Even though in my day job I consult and speak on all things shopper marketing, I have a dirty secret: I hate shopping! Especially, I hate shopping for groceries. I hate the time it takes, the struggle to find just the thing I’m looking for, the frustration I experience when what I’m looking for has been deliberately hidden in another aisle. I hate the angst I experience in queuing (Am I in the right line? Why do I always choose the slowest one?) and I hate the sense exhaustion I feel when my family and I get home and have to unpack bags and bags of “stuff”. So why do I do it? Why not simply go online and get it all done over a cool glass of wine in my garden?
Well here’s the thing – I love shopping online for books and music online – mostly because iTunes works so well and I can do it anywhere. I buy Christmas gifts online which I often find frustrating , but I do it infrequently and I know that the time it takes and the frustrations I experience payback in the hours I save avoiding the Christmas hoard.
But I don’t buy groceries online because the process is almost as equally frustrating s going to a real store, and where I live in Singapore often leads to the goods I ordered not turning up, or worse turning up in state that renders them in-consumable.
Bearing the difficulties and frustrations many of us experience with online grocery shopping and each of has a unique set of needs as shoppers; I’d like to put forward a manifesto of how I dearly wish grocery retailers would approach their online customers:
Personalise the experience for shoppers – I’m a human being. As a result my choices are complex – learn about me – ask me my preferences (organic versus regular) and how far I will stretch my preferences (will I pay more for organic?). In which categories are brands important and in which will a store brand do? Do I have principles, for example “never company Y” – and to what extent am I prepared to stand on them? And since I’m a human and, in most cases I don’t know the answers to these questions, analyse my behavior and learn about me from that.
Curate – Ok I’m an individual but in each category I shop in I’ll behave like some others. Place me in the right segment and show me what other shoppers like me are interested in. I’d like to know when there’s a new product on the market for people like me, I’d like to know that my peers prefer a different brand of olive oil, or that there really is a low-cholesterol alternative. When you see me behaving outside of the segment norms, like when I buy energy drinks, more salads and vegetables and so on, recognize this and help me find more products that might help my transition.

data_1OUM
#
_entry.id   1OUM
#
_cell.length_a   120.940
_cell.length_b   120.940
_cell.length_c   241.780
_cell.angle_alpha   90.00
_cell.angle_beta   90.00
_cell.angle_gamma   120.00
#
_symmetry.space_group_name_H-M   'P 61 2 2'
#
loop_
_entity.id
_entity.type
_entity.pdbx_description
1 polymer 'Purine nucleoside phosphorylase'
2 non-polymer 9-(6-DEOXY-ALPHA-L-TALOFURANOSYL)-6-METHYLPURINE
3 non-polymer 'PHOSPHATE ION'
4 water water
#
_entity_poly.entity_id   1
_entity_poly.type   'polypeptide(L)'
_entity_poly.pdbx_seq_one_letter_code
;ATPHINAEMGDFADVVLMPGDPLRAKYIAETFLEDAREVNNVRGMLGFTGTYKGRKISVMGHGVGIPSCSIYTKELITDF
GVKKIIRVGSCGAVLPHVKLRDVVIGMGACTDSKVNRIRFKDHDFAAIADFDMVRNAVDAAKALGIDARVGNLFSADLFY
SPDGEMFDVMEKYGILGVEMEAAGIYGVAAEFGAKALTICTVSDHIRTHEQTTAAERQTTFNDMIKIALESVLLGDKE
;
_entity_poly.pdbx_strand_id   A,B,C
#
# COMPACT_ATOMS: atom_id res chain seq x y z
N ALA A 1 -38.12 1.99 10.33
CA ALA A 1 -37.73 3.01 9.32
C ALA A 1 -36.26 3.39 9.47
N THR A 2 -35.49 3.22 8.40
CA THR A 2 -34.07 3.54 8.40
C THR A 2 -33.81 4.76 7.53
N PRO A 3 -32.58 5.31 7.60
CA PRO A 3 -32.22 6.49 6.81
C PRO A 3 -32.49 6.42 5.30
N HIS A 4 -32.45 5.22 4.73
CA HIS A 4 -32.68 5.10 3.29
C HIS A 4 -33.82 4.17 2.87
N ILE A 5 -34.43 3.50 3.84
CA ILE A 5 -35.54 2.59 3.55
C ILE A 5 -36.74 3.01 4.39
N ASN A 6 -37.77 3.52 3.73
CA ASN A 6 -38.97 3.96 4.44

Reinforce my habits – in some categories I don’t care about the range you offer, I’m only interested in one thing – a brand, a variant, a pack size. In these places I have a habit, reinforce it. Make it easy for me to buy what I want, or better don’t give me the option to buy anything else and you know what, help me save money on it!
Make it easy – I’m amazed that the new Tesco app lists products alphabetically – this isn’t a library! I’ve spend the last 30 years being Colgate, why now do I have to scroll through the A’s and the B’s to get there? Oh and by the way use my everyday language, I don’t think like a computer or a professional buyer – in my world, a six pack of green apples is not “G.SmithFrench6PKreg” so give things a name – or better still give me a picture!
Make it reliable – simply put, if you don’t have it in stock, don’t sell it and if I’ve bought it please deliver it! Otherwise I may as well go to the shop thank you!
Make it convenient – If I’m going to save time I want shopping to take ‘no extra time’. I want to be able to shop when I’m on the bus or the train, when I’m stuck in a jam. I want to stick things on my shopping list when I think of them not when its “shopping time” – in truth I’d rather “shopping time” were actually “all of the time, with no extra time”. So please, please, please don’t presume I’m going to shop at home in front of my computer and give up more time for you, the retailer than I have to.
Here’s the really funny thing though, these ideas work in the bricks and mortar world all the time – wouldn’t be great if all grocery stores did this?